Table 4. Comparison of Changes in Gross Motor Functional Measurement (GMFM) Observed among Children with Cerebral PalsyAccording to the Type of Intervention.* Law et al. and McGibbon et al. considered only part of the GMFM, the goal area or one of the five dimensions, the E group (running and jumping),respectively. Most children evaluated on the E group have already achieved nearly 100% on other functions. The degree of improvement on the entireGMFM would probably have been only 20% as great as the reported numerical results suggest.the absence of other therapies. Both groups, receiving two differentdosages of hyperbaric treatments, improved very significantlyfollowing the interventions. The progress persisted after 3 months.During the 2 months of treatment the rate of progress was 15 timesfaster than during the 3 months follow-up when all usual therapieswere reintroduced. No significant differences were noted betweenthe two groups. Scores improved by 2.9 units in the HBOT groupand 3.0 in the pressurized air (“control”) group, P = .544. Otherassessments included performance in daily activities, attention,memory, and language. Both groups improved significantly inthese areas, with no significant difference between them.The researchers postulated that either the two treatments wereequally effective or that the mere act of participating in a trial thatpromoted communication with other motivated children andparents had a positive effect.DiscussionThe introduction of the Internet has brought scientific andmedical information to the lay public. While this situation preventssignificant discoveries from going unnoticed or from being pushedaside by overly conservative scientists, there is also the risk ofrendering too popular those treatments for which the proof ofeffectiveness is clearly insufficient. Not all readers possess thescientific background necessary to evaluate studies properly. Allthey feel they need to know is that “it works” in certain cases. Thus,with increasing frequency, patients bring their doctor material thatquestions their previous prescription or suggests the use of a new26approach. This tendency might become widespread if the creatorsof a new approach follow the example of drug companies and launch“awareness” (marketing) campaigns aimed directly at theirconsumers (direct-to-consumer advertising), as proposed by Wicker27in 2001.The criteria for acceptable proof of effectiveness of HBOT areinconsistent. For example, the use of HBOT was accepted by the28Undersea and Hyperbaric Medical Society in 1996 for treatingintracranial abscesses on the basis of only 19 cases (13 cases inGermany and six in the United States). On the other hand, HBOTfor CP has not yet been recognized by the UHMS despite thepublication or the presentation in international meetings of morethan 650 positive cases.Broadening the applications of HBOT since the 1980s in theabsence of the unequivocal demonstration of a pathophysiologicmechanism, in cases of neurological problems among others, hasled to HBOT being labeled as “alternative” or “experimental.”Proponents of “evidence-based medicine” have been reticent aboutacknowledging new indications.The 10 studies on the treatment of CP with HBOT presented inTable 3, even though some have a small number of participants,have all demonstrated significant and often impressive improvementscompared with what is seen from the majority of known andaccepted therapeutic approaches for this condition. In fact,Journal of American Physicians and Surgeons Volume 12 Number 4 Winter 2007 111

depending on the age and the severity of the condition of childrenwith CP, the rate of progress (see Table 4) measured with theGMFM can be up to five times higher than the one obtained withintensive physiotherapy (PT) or even after rhizotomy followed byintensive PT. So far, no recognized approaches in the treatment ofCP have shown faster or more impressive positive changes in grossmotor function. Moreover, most recognized approaches like PT orrhizotomy do not improve cognition or communication. HBOT hasan effect on global function of the brain and, besides the veryimportant changes in motor function, the most commonimprovements reported by more than 80% of the parents are incognition and language.Lack of rigor in certain research, such as weaknesses in theselection of patients and/or nonstandard protocols, is responsible29for the lack of acknowledgement of HBOT, according to Locklear.However, if this argument were the only reason for the neglect of oropposition to HBOT, how could one explain that severalapproaches (e.g. botulinum toxin) used with the same population,and which had not been the subject of double-blind research, arenonetheless widely accepted and have been paid for by the healthcare systems in Canada for more than 10 years?Although the study was designed in a way meant to minimizepossible criticism, the significant results of Collet et al. have beeninterpreted in such a way that they refuel the debate instead ofcontributing to its resolution, even among the authors of this study.The funding organization, the Fonds de Recherche en Santé duQuébec (FRSQ), minimized the fact that significant improvementin the state of the participants did indeed take place and attempted tomake everyone believe that the treatment at 1.3 ATA was simply aplacebo. This misinformation has since been repeated several4,6times. We know that pressurized air at 1.3 ATA increases theplasma oxygen concentration by more than 30%. This effect,delivered by a “Gamow bag,” saves lives endangered by “mountain30sickness” during high-altitude trips every year. The study byCollet et al. has measured and documented the substantial effect ofa small increase in pressure, even without supplemental oxygen.Disagreement among researchers is a common occurrence inthe scientific world. However, in this case, it appears that Collet4,6and the FRSQ wanted to save their hypothesis instead ofsubmitting to the verdict established by the facts. Indeed, when theresults proved positive for the two groups, whereas quite obviouslyone expected either insignificant results or a significant differencebetween the two groups, Collet and the FRSQ preferred tominimize the results of HBOT, instead of acknowledging an effectof the air treatment at 1.3ATA.Controversy about the study began even before publication.The editor requested that there should not be any reference to thetreatment of the control group as “inert” or “placebo” rather, itshould be called precisely what it was: slightly pressurized air.Following publication, a disagreement among the authors of thisstudy with regard to theofficial” interpretation of the resultsspread to several scientific journals. The “official” conclusion wasthat HBOT was ineffective for CP, without considering theimprovements, which were indeed noteworthy, and even31impressive, for both groups.Misinformation about this research reached its peak when,following its publication in the Lancet, an official communiquépublished by FRSQ in 2001 changed the title and the conclusion.The title of the published paper was: “Hyperbaric Oxygen forChildren with Cerebral Palsy: A Randomised Multicentre Trial ,”but in the communiqué the FRSQ entitled it: “No Advantage ofHigh-Pressure Oxygen for Treating Children with Cerebral Palsy .”Despite the significant results reported in the study, thecommuniqué stated: “hyperbaric oxygen therapy produces no4therapeutic effect in children with cerebral palsy.” Thiscommuniqué gave rise to anger and indignation among manyresearchers as well as among the families who participated in theresearch and who had noted significant progress in their children.More recently, the U.S. Agency for Healthcare Research andQuality (AHRQ) concluded that the presence of pressurized airduring the research might have had a beneficial effect on motorfunctions. It stated: “The results of the only truly randomized trialwere difficult to interpret because of the use of pressurized room airin the control group. As both groups improved, the benefit ofpressurized air and of HBOT at 1.3 to 1.5 atm should both beexamined in future studies…. The authors of the trial thought that thechildren in both groups improved because participation in the studyprovided an opportunity for more stimulating interaction with theirparents.… This is speculative, however, because there was noevidence to suggest that the parents and their children had less timetogether, or less stimulating interaction, before the study began....Thepossibility that pressurized room air had a beneficial effect on motor32function should be considered the leading explanation.”Despite controversy about the results, the study of Collet et al.paved the way for further research in HBOT for CP. The questionabout what did produce the improvements in participants demandsan answer. It would certainly be beneficial to repeat the study, thistime with one group with pressurized 100% oxygen, one group withpressurized air at 1.3ATA, one group at 27% of O at 1ATA, and onegroup with unpressurized air, the last serving as the true controlgroup. Those results might even demonstrate that HBOT as defined33by the UHMS in 2006 (100% O2at a minimum of 1.4 ATA) is notnecessary for treating children with CP if an attenuated treatment,slightly pressurized air (21% O2 at 1.3 ATA) or even 27% O2at1ATA, can do the job.Until very recently, the Quebecois Government’s position wasnot very favorable toward any additional research on the effects ofthis treatment on children with CP. Adopting that position, italigned itself with the position adopted by Health Canada in 2006,which recognizes the effectiveness of HBOT in the treatment ofcertain conditions but formally challenges its effectiveness for CP,by stating: “right now, nothing has demonstrated the usefulness of34this treatment.”Nevertheless, a law enacted in March 2005 authorizes theDepartment of Revenue of Quebec to grant tax credits to Quebecois35families to treat children with CP with HBOT. Moreover, in May2006, the Department of Health of Quebec entrusted to the Agenced’Évaluation des Technologies et des Modes d’Intervention enSanté (AETMIS) the mandate to examine the effectiveness of36HBOT in CP. The AETMIS report concluded there was enoughevidence to recommend further investigation on the effect ofHBOT in CP.A number of questions need to be addressed, including theeffect of participation in an organized trial; the optimal or minimumnecessary pressure and oxygen concentration; and the number andfrequency of treatments needed to produce a maximal result.ConclusionsPrevious studies of HBOT in CP have shown noteworthyfavorable results, but to produce conclusive evidence, additional,more systematic trials are needed.Much is at stake. Improvement in the function, independence, andcomfort of persons with a severely disabling neurologic conditioncould lead to significant improvements in health and quality of life aswell as to significant cost savings in the long term. While othertreatment modalities are paid for by government programs, parentsmust bear the cost of HBOT as the controversies continue.In the meantime, given the very low risk of adverse effects andthe promising results, children should be allowed access to HBOT.2112 Journal of American Physicians and Surgeons Volume 12 Number 4 Winter 2007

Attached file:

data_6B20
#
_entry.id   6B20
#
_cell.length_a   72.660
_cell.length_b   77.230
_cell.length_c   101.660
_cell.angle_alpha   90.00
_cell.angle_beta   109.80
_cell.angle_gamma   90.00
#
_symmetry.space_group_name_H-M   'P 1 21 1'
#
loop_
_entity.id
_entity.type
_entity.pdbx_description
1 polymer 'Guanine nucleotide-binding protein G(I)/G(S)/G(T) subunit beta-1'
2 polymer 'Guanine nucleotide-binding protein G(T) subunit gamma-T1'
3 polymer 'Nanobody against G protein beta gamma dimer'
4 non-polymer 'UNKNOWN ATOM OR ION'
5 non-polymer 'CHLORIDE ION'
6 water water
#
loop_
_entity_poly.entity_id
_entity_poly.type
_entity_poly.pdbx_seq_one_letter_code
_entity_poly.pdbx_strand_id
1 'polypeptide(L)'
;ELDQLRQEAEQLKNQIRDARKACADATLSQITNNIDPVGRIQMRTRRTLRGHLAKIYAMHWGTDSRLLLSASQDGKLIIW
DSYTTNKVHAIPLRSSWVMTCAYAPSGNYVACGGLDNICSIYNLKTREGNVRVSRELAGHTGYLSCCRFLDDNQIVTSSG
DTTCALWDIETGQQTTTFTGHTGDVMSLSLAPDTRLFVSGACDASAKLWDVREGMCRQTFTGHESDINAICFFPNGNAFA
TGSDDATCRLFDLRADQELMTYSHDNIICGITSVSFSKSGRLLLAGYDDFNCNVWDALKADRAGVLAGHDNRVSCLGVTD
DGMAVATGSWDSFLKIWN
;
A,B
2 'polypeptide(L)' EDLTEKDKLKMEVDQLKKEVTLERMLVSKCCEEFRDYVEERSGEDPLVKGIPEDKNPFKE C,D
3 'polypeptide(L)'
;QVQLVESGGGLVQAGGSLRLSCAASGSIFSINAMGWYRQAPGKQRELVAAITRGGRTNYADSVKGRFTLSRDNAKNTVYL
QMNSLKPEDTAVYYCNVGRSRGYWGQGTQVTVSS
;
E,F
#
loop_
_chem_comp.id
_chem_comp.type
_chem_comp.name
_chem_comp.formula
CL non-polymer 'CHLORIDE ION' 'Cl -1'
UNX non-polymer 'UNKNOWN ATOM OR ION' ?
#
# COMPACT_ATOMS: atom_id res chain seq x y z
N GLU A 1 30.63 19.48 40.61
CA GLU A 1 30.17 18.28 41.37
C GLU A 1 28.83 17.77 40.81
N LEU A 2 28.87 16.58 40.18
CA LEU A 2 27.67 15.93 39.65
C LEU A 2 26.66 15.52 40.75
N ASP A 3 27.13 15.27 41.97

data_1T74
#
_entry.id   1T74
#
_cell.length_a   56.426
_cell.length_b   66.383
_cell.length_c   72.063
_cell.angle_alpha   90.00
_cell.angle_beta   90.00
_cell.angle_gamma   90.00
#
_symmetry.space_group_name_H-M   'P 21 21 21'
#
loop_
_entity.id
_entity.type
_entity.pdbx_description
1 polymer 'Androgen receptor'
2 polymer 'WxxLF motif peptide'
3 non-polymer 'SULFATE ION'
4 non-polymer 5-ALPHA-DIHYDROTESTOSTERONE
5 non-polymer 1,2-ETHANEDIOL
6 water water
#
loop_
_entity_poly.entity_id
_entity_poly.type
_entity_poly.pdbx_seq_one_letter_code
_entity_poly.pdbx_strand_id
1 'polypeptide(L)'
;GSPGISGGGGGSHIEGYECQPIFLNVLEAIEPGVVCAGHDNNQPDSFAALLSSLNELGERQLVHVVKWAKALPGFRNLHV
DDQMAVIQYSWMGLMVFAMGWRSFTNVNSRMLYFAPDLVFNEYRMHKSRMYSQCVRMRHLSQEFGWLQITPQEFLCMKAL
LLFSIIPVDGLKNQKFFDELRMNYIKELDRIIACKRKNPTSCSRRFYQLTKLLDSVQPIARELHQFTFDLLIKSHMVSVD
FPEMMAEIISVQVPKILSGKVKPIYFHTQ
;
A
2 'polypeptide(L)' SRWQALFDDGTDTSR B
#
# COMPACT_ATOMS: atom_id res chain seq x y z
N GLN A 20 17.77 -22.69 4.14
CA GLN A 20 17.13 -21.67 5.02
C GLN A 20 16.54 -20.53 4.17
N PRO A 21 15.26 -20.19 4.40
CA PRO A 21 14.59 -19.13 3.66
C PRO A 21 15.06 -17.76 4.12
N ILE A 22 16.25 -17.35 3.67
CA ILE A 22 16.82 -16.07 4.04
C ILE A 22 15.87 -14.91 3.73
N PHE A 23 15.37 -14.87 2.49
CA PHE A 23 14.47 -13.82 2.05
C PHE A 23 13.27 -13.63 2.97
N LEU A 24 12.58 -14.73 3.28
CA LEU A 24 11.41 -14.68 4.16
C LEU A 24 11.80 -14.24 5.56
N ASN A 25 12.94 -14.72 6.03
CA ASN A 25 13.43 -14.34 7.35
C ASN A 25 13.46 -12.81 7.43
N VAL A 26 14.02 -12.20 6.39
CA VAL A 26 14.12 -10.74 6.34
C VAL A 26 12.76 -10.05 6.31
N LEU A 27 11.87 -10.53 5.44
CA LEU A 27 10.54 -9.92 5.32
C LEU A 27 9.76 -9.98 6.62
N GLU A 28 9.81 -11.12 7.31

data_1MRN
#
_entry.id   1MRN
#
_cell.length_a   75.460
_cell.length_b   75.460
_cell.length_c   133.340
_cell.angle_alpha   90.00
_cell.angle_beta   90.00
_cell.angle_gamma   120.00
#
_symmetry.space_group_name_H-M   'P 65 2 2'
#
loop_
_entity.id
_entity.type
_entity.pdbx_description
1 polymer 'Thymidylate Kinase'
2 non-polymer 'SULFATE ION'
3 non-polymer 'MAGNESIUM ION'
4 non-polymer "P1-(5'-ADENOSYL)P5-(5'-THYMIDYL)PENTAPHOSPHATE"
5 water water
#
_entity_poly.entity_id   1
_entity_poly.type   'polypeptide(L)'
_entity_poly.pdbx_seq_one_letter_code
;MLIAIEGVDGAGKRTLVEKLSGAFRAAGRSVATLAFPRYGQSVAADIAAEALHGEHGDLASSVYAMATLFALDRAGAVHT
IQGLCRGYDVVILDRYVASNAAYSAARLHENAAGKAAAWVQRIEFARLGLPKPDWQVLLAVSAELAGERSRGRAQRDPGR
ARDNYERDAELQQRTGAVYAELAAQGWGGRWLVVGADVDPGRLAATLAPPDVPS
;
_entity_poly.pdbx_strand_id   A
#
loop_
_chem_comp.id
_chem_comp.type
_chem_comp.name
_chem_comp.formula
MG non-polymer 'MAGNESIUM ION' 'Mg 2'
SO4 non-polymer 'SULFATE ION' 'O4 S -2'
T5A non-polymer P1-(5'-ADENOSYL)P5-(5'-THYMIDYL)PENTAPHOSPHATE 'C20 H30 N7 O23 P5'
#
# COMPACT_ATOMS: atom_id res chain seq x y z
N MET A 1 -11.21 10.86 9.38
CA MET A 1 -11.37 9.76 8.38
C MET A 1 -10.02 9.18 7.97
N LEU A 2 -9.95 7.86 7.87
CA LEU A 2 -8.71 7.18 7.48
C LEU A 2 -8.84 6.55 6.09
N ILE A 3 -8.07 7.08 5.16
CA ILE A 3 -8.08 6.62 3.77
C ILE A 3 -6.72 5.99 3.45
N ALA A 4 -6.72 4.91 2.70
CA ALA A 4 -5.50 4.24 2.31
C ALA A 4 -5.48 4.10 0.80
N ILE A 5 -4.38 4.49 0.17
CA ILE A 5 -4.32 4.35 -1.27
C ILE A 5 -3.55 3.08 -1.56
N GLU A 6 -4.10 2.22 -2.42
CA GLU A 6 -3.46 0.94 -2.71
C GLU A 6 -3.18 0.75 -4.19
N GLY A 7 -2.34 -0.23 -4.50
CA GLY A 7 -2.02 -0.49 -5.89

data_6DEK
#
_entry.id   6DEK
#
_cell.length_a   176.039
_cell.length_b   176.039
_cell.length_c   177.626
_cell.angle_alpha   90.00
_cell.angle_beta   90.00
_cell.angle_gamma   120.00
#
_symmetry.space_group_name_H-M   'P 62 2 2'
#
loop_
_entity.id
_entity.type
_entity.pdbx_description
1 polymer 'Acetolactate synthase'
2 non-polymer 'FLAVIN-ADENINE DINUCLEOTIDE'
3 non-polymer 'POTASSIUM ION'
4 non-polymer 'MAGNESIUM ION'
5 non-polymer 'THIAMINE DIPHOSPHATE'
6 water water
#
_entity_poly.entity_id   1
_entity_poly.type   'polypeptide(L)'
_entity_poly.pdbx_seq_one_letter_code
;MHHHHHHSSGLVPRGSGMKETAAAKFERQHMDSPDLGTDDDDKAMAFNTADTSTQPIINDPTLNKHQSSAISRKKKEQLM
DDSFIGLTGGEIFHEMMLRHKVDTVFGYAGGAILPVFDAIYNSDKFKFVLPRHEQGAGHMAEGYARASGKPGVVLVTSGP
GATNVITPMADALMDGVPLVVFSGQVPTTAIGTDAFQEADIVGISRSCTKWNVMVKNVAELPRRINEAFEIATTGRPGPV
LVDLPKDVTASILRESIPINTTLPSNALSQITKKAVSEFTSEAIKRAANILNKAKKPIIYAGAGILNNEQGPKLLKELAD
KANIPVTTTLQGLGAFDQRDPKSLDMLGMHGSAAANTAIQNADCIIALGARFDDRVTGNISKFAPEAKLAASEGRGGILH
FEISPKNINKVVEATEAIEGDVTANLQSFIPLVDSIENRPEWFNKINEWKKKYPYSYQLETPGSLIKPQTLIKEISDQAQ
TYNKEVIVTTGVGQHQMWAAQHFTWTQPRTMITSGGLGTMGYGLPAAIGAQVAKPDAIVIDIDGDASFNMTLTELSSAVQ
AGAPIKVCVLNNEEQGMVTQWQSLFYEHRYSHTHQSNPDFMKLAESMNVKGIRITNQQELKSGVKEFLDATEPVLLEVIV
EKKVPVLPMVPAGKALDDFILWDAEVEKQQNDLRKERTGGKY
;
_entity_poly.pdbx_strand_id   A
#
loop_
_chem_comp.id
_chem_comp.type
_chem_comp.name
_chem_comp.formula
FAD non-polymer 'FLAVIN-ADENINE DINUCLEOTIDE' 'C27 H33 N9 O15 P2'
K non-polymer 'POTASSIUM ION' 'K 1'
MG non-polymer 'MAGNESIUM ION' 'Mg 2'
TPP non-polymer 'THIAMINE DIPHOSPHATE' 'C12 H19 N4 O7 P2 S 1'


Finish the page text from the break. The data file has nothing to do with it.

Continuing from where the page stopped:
Carole Sénéchal, Ph.D., is a professor in the Département depsychoéducation, Université du Québec à Trois-Rivières; Serge Larivée,Ph.D. , is a professor in the École de psychoéducation, Université deMontréal; Engelbert Richard is with A&C Produits Chimiques AméricainsLtée; Pierre Marois, M.D., F.R.C.P.(c) is a pediatric physiatrist, Departmentof Physical Medicine and Rehabilitation, Ste-Justine University Hospital,3175 Rue de la Côte Ste-Catherine, Montréal, Quebec, Canada H3T 1C5.REFERENCES1Harch PG, Gottlieb SF, Van Meter KW, Staab P. HMPAO SPECT brainimaging and low pressure HBOT in the diagnosis and treatment of chronictraumatic, ischemic, hypoxic and anoxic encephalopathies. UnderseaHyperb Med 1995;21(Suppl):30.2Montgomery D, Goldberg J, Amar M, et al. Effects of hyperbaric oxygentherapy on children with spastic diplegic cerebral palsy: a pilot project.Undersea Hyperb Med 1999;26:235-242.3Baril D. 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